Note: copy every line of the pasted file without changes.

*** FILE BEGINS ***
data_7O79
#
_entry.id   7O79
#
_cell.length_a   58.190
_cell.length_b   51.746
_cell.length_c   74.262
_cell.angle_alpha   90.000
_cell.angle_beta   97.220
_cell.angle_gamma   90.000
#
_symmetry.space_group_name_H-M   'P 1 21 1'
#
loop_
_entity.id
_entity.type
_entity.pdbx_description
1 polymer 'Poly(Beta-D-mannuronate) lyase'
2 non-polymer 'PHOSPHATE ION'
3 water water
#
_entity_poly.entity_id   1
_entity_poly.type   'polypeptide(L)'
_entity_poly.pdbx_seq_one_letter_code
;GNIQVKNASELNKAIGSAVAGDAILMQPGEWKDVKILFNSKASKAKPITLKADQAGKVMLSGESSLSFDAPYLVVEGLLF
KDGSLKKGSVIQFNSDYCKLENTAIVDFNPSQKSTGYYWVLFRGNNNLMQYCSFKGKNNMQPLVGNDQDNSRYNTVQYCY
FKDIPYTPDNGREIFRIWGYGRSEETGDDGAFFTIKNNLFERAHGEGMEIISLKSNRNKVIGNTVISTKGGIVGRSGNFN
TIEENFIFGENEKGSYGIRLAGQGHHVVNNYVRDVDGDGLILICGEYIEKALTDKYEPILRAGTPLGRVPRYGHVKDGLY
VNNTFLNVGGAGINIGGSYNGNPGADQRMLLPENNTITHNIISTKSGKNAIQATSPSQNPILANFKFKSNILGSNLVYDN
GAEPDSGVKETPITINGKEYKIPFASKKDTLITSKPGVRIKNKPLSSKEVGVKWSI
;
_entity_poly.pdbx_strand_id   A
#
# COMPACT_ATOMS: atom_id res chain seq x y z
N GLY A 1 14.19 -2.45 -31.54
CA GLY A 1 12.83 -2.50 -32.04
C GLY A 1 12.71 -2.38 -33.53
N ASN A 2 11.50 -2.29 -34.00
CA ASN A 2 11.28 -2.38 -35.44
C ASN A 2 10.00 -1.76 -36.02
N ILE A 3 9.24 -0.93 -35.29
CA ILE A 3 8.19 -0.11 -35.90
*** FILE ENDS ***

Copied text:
data_7O79
#
_entry.id   7O79
#
_cell.length_a   58.190
_cell.length_b   51.746
_cell.length_c   74.262
_cell.angle_alpha   90.000
_cell.angle_beta   97.220
_cell.angle_gamma   90.000
#
_symmetry.space_group_name_H-M   'P 1 21 1'
#
loop_
_entity.id
_entity.type
_entity.pdbx_description
1 polymer 'Poly(Beta-D-mannuronate) lyase'
2 non-polymer 'PHOSPHATE ION'
3 water water
#
_entity_poly.entity_id   1
_entity_poly.type   'polypeptide(L)'
_entity_poly.pdbx_seq_one_letter_code
;GNIQVKNASELNKAIGSAVAGDAILMQPGEWKDVKILFNSKASKAKPITLKADQAGKVMLSGESSLSFDAPYLVVEGLLF
KDGSLKKGSVIQFNSDYCKLENTAIVDFNPSQKSTGYYWVLFRGNNNLMQYCSFKGKNNMQPLVGNDQDNSRYNTVQYCY
FKDIPYTPDNGREIFRIWGYGRSEETGDDGAFFTIKNNLFERAHGEGMEIISLKSNRNKVIGNTVISTKGGIVGRSGNFN
TIEENFIFGENEKGSYGIRLAGQGHHVVNNYVRDVDGDGLILICGEYIEKALTDKYEPILRAGTPLGRVPRYGHVKDGLY
VNNTFLNVGGAGINIGGSYNGNPGADQRMLLPENNTITHNIISTKSGKNAIQATSPSQNPILANFKFKSNILGSNLVYDN
GAEPDSGVKETPITINGKEYKIPFASKKDTLITSKPGVRIKNKPLSSKEVGVKWSI
;
_entity_poly.pdbx_strand_id   A
#
# COMPACT_ATOMS: atom_id res chain seq x y z
N GLY A 1 14.19 -2.45 -31.54
CA GLY A 1 12.83 -2.50 -32.04
C GLY A 1 12.71 -2.38 -33.53
N ASN A 2 11.50 -2.29 -34.00
CA ASN A 2 11.28 -2.38 -35.44
C ASN A 2 10.00 -1.76 -36.02
N ILE A 3 9.24 -0.93 -35.29
CA ILE A 3 8.19 -0.11 -35.90